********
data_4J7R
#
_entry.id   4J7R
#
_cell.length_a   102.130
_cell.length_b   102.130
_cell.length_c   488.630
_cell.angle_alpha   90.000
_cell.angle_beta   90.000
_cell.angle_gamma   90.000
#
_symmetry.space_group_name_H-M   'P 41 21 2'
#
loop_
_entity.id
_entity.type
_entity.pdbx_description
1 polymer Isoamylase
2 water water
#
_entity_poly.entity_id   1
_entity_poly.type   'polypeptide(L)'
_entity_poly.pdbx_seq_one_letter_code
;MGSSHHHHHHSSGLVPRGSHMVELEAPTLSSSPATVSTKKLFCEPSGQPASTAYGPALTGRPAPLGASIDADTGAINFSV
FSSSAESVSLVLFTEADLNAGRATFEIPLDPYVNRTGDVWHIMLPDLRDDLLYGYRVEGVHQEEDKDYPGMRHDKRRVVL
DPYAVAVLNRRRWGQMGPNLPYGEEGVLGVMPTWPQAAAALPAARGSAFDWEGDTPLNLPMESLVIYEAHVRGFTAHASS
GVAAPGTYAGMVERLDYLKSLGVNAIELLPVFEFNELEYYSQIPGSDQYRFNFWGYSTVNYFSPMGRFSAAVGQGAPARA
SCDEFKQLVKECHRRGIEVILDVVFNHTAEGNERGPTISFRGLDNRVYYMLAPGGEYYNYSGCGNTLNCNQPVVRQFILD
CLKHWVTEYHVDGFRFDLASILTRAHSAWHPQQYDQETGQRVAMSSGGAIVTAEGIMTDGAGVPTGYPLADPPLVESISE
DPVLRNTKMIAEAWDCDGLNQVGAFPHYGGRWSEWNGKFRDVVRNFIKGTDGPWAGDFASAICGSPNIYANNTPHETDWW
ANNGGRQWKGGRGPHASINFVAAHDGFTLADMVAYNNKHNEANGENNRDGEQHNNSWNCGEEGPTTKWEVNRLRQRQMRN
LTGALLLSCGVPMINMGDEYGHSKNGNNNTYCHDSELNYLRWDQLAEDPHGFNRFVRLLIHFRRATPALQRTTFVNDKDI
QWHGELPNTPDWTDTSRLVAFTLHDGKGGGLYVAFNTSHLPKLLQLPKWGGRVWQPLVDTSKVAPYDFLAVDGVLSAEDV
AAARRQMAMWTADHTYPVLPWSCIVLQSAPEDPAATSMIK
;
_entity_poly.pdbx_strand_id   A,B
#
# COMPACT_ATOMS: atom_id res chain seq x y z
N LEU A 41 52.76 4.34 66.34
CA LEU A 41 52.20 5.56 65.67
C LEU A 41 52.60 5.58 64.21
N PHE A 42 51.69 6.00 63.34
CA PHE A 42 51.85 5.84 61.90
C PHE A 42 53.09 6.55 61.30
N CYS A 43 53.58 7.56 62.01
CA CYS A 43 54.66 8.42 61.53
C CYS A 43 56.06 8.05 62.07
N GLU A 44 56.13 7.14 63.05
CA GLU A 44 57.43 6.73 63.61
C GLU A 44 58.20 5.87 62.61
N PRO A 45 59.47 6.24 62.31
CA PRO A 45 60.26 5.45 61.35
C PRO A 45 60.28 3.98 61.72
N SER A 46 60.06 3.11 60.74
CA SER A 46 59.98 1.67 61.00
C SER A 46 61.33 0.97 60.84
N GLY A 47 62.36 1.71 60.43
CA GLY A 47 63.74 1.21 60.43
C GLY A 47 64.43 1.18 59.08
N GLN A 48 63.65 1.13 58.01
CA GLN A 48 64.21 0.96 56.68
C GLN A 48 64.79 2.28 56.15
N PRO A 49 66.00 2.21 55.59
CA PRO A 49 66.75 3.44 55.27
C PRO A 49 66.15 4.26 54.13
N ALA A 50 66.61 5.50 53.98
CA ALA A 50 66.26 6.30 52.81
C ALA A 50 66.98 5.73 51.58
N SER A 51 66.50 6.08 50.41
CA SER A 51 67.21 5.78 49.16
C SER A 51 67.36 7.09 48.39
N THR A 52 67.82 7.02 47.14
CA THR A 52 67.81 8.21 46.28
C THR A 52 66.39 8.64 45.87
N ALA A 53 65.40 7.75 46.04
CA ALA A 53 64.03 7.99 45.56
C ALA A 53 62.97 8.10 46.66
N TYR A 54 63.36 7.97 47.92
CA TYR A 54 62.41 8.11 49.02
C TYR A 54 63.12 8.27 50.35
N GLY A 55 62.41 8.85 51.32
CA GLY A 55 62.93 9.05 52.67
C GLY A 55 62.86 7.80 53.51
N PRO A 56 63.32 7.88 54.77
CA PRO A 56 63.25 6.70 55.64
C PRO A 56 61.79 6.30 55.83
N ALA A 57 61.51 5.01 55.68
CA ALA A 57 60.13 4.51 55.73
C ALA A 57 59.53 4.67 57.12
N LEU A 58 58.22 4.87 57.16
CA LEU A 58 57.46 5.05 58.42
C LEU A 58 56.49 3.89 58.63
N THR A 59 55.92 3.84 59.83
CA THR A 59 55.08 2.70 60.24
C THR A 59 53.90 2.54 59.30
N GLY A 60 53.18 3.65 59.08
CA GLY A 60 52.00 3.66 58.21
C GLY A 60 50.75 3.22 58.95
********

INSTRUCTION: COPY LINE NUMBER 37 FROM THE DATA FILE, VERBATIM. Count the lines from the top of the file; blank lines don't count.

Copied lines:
#